Styles of Architecture ....... Illustrated Architecture Dictionary
A rambling one-story house, found from the 1930s on, but especially popular during the 1950s and 1960s, particularly in the West; usually designed to emphasize the width of the facade.
The asymmetrical Ranch house plan is generally built with a low-pitched side gable or hipped roof and a large attached garage. The entry may be protected by a recessed porch. Large picture windows are common.
Typically characterized by the following:
- An asymmetrical plan
- A low-pitched roof with eaves having a moderate-to-\vide overhang
- A hipped, cross-gabled, or side-gabled roof
- Exposed rafters
- Exterior wall cladding of stucco, brick, wood, or some combination thereof
- Ribbon windows
- Windows decorated with shutters
- Frequently, glass sliding doors at the side or rear of the house that open onto a porch or patio
- Usually has an attached garage
Ranch (also American ranch, California ranch, rambler or rancher) is a domestic architectural style originating in the United States. The ranch house is noted for its long, close-to-the-ground profile, and minimal use of exterior and interior decoration. The houses fuse modernist ideas and styles with notions of the American Western period working ranches to create a very informal and casual living style.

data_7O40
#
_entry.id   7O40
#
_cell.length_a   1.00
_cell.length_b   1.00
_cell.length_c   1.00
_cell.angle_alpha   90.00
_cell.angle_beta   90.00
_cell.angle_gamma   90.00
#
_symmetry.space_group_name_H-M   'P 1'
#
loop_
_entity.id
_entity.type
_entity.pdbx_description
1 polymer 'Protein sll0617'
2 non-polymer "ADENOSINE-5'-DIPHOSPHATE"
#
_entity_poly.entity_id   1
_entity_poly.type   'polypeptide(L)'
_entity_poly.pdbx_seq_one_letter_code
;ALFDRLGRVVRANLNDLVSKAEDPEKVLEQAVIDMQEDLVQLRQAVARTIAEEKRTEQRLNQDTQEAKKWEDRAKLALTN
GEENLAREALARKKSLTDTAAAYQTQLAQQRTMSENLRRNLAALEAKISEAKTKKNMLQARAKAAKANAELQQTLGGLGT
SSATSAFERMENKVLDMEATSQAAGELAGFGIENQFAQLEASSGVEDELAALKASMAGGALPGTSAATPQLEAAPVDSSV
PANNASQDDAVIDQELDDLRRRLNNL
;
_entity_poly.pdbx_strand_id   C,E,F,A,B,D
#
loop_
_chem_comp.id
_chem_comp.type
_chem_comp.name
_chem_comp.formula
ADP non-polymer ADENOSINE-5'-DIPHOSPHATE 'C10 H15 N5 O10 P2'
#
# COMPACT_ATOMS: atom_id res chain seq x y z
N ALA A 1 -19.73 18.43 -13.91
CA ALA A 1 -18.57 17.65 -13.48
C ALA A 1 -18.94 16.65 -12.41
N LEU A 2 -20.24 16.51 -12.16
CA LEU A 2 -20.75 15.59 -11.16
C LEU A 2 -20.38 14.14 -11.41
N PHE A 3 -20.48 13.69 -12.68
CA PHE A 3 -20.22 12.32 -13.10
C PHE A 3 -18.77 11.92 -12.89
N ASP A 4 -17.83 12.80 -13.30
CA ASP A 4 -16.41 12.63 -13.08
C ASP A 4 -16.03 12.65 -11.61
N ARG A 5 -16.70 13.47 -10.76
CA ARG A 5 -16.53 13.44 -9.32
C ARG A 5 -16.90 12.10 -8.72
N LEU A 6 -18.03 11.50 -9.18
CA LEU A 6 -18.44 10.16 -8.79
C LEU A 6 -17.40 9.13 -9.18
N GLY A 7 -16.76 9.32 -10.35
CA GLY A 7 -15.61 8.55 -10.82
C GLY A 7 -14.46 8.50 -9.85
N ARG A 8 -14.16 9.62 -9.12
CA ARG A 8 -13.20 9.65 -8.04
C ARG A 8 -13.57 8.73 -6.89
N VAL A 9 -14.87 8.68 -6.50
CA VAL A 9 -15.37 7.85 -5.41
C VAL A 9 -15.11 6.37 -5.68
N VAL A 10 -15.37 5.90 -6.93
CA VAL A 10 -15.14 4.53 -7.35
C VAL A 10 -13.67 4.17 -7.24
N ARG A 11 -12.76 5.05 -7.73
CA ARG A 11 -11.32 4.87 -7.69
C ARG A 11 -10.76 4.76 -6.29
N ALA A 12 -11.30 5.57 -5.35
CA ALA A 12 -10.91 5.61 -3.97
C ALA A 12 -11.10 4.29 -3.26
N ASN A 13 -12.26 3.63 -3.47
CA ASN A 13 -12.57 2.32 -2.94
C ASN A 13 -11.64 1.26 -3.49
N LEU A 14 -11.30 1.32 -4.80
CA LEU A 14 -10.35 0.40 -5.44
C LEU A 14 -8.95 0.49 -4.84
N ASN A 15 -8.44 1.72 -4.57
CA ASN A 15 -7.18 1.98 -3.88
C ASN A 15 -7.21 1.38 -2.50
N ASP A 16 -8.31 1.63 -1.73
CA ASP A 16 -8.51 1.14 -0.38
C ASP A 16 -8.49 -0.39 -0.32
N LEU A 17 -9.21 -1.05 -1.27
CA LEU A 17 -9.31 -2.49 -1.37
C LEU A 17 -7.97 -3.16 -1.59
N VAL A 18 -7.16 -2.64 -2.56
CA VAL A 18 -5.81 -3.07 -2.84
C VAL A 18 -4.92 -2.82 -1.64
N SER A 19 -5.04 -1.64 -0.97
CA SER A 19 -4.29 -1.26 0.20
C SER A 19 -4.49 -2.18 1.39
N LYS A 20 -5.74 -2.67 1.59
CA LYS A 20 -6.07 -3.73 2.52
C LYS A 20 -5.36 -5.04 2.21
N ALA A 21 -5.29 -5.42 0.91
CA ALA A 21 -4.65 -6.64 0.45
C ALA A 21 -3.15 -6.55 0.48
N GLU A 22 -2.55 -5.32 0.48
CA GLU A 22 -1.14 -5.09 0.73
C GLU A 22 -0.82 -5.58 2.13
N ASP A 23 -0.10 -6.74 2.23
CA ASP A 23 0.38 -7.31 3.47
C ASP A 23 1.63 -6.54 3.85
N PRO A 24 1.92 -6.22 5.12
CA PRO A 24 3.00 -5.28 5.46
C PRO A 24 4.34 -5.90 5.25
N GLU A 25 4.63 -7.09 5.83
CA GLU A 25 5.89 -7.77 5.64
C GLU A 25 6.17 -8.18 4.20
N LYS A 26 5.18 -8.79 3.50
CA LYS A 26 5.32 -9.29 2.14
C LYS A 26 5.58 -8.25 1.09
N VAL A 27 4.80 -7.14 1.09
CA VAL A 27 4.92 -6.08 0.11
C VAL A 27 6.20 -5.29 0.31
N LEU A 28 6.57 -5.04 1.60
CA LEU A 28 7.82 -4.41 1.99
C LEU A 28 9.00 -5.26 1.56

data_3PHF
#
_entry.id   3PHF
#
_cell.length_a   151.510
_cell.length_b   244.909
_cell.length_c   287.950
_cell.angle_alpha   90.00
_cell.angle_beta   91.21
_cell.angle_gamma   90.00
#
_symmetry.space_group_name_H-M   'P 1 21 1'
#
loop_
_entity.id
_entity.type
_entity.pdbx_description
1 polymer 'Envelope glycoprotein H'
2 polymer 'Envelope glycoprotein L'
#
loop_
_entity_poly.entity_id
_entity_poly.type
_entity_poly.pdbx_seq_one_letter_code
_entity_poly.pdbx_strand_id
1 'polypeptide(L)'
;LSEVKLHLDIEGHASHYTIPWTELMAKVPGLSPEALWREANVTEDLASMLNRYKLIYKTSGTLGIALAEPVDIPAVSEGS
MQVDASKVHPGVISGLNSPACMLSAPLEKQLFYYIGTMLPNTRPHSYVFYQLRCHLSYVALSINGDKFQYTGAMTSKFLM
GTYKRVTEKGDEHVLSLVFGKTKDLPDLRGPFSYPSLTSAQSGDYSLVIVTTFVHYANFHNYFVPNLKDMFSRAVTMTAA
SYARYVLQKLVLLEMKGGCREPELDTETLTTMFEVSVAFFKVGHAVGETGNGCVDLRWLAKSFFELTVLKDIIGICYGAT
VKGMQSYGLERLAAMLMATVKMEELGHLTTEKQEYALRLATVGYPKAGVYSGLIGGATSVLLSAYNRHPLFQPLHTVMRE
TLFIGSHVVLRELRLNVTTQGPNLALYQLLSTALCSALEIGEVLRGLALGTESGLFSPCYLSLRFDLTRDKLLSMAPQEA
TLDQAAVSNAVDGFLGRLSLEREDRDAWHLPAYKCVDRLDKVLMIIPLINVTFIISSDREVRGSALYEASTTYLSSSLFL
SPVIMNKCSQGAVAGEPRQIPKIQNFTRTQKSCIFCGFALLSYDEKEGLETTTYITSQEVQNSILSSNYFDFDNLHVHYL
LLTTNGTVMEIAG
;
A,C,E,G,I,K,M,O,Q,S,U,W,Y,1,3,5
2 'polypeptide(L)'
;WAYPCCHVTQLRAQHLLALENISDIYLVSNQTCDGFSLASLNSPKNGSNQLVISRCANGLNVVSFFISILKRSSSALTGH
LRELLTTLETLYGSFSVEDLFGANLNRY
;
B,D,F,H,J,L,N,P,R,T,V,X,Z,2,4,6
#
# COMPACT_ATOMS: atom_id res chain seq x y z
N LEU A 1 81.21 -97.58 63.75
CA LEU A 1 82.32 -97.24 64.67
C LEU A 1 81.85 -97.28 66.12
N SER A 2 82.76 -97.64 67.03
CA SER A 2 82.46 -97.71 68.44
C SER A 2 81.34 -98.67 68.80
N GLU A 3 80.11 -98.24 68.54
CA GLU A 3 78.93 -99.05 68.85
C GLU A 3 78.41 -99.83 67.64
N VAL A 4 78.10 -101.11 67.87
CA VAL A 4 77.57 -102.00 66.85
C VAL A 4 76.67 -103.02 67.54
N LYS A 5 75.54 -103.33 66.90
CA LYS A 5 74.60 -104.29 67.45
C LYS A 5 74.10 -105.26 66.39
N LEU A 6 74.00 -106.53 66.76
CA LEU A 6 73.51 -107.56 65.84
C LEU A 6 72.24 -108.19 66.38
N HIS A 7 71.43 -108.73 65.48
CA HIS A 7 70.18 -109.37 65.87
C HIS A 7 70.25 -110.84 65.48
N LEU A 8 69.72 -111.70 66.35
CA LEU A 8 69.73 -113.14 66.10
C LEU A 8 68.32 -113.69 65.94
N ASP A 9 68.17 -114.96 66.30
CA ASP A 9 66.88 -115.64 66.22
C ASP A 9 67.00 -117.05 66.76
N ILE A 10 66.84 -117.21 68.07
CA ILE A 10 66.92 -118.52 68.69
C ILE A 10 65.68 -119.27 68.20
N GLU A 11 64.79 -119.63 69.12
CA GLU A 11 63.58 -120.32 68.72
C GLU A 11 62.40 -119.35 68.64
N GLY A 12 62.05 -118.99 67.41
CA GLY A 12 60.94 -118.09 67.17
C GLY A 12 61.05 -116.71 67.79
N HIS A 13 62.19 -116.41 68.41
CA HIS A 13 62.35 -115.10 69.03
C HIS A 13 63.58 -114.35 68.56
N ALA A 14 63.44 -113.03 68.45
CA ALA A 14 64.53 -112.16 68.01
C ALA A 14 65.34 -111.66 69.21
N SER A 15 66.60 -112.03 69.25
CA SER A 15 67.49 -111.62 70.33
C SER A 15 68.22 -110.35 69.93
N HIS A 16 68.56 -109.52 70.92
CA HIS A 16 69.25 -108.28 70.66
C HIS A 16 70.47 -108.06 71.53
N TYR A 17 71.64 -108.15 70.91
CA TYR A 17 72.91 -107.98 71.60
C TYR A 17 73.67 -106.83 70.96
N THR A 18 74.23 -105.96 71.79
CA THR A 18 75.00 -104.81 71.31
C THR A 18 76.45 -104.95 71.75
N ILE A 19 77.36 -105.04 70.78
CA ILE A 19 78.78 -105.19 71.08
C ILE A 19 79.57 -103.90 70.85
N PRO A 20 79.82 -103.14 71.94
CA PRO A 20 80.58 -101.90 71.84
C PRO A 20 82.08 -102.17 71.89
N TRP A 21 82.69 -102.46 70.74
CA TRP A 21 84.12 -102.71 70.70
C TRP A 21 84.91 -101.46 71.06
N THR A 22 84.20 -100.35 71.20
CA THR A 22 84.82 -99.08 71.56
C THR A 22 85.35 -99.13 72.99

First built in the 1920s, the ranch style was extremely popular with the booming post-war middle class of the 1940s to 1970s. The style is often associated with tract housing built at this time, particularly in the western United States, which experienced a population explosion during this period, with a corresponding demand for housing. The style was exported to other nations. Their popularity waned in the late 20th century as neo-eclectic house styles, a return to using historical and traditional decoration, became popular.
- Wikipedia (online Sept. 2016)
Examples from Buffalo architecture
- Illustration above: 390 LeBrun Road, AMHERST